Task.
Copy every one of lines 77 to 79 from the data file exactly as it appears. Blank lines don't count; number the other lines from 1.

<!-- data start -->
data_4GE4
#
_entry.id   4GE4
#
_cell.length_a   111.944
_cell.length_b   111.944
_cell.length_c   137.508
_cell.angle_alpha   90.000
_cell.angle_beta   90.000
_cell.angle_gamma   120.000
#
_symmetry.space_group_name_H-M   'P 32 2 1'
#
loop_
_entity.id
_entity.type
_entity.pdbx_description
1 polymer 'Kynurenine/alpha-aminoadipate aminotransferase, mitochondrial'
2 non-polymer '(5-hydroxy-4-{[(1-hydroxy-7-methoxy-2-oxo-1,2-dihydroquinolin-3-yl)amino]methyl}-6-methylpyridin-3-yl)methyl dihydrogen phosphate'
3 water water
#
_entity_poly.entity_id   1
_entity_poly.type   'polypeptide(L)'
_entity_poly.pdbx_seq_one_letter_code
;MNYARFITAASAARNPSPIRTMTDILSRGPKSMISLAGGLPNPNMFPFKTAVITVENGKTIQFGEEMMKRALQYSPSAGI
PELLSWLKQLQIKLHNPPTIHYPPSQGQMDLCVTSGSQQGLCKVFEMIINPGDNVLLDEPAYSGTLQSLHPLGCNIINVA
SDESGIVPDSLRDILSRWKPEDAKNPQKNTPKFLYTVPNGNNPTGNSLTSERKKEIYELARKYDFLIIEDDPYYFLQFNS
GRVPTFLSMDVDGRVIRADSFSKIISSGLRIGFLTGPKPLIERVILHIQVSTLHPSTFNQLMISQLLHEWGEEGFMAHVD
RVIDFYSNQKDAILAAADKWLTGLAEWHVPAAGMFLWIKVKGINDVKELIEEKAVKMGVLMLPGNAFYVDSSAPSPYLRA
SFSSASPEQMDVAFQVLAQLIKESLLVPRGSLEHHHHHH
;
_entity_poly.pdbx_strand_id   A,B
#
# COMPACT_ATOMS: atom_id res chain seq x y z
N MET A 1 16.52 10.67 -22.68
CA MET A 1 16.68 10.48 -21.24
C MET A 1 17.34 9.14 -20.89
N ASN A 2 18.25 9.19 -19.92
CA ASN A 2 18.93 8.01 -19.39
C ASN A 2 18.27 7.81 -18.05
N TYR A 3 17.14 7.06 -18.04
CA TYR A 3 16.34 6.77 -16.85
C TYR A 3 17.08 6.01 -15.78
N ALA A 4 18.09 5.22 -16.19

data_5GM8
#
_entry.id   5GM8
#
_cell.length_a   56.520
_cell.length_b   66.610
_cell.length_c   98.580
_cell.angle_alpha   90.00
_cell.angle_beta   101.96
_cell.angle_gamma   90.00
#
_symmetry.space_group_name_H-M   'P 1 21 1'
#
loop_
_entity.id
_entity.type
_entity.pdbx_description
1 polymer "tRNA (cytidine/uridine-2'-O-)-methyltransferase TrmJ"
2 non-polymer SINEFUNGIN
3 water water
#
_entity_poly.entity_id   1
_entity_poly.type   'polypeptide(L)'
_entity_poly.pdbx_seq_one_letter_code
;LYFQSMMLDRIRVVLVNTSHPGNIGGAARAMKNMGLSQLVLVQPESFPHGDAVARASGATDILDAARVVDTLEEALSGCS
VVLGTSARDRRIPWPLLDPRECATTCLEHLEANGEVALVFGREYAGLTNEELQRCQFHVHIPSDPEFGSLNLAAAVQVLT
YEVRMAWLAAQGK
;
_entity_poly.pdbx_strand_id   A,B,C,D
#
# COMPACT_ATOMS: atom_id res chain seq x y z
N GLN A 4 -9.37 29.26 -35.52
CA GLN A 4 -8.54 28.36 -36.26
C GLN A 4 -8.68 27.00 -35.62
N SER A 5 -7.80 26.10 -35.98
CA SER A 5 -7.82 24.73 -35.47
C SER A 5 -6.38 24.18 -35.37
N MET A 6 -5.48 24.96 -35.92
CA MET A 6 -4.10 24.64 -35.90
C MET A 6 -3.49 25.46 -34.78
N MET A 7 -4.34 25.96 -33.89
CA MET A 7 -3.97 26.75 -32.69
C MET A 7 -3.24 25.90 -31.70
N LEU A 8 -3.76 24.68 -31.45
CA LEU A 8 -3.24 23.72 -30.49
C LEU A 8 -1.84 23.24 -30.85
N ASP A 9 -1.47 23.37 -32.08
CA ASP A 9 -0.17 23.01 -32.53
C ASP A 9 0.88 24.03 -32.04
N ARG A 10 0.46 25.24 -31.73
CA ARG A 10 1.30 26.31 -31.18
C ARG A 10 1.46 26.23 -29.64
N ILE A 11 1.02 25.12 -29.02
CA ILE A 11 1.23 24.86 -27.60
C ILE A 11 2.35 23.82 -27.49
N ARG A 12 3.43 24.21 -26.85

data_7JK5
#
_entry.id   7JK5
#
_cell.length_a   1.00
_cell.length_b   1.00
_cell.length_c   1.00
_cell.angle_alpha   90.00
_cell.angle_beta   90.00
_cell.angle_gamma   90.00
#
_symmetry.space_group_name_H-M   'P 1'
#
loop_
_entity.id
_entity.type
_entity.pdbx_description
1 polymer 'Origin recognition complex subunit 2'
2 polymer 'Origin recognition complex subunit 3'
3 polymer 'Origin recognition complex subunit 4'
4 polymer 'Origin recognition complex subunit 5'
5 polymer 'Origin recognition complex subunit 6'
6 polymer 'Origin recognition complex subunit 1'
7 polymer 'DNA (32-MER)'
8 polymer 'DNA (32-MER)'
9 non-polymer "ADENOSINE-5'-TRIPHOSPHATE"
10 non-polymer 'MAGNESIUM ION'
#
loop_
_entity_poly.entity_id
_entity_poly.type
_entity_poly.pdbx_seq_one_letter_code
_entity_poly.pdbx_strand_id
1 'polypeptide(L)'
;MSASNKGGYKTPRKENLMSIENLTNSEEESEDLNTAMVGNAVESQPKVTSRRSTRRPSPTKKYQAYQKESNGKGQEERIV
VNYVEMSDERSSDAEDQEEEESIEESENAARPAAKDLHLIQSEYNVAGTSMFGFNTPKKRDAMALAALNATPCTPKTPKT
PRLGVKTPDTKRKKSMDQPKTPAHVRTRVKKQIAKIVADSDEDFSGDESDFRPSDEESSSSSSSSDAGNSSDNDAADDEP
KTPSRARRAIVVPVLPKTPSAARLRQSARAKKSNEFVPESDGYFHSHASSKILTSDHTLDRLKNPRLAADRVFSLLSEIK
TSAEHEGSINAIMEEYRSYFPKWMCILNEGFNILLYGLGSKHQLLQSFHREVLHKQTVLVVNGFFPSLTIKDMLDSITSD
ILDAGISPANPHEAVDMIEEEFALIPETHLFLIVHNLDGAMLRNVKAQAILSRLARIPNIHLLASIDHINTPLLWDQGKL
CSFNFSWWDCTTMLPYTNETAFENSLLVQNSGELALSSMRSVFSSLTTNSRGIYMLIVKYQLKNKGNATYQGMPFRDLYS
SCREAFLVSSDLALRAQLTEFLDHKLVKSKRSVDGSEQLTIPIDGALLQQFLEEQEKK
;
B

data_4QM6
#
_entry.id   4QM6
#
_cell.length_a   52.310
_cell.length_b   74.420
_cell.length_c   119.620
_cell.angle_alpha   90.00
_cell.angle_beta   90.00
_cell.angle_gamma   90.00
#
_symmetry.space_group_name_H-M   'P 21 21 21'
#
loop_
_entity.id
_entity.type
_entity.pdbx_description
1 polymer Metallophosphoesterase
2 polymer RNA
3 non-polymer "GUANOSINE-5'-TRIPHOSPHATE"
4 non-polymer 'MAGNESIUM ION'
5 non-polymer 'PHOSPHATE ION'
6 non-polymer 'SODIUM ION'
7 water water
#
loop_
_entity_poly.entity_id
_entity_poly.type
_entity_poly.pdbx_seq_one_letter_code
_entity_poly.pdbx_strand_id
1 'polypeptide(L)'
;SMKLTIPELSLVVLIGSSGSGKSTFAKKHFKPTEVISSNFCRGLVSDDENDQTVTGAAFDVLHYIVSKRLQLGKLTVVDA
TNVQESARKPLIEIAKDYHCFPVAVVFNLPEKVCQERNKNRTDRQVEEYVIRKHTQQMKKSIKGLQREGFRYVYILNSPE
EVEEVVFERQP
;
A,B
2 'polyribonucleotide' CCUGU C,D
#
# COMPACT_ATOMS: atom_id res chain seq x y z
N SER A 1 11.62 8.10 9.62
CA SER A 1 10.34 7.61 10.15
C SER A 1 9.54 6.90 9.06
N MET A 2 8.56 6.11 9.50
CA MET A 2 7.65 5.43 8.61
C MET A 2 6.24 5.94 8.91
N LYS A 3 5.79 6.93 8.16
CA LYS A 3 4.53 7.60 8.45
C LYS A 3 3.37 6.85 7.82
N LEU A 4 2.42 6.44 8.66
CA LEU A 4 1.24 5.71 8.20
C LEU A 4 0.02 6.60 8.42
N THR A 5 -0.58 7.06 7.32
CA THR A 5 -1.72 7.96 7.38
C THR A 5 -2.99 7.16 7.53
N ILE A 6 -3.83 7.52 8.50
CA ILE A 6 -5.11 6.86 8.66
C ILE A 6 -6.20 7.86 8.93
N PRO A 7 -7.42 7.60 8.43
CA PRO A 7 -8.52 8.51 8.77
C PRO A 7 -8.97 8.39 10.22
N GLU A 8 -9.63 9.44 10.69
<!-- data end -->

CA GLN A 4 -8.54 28.36 -36.26
C GLN A 4 -8.68 27.00 -35.62
N SER A 5 -7.80 26.10 -35.98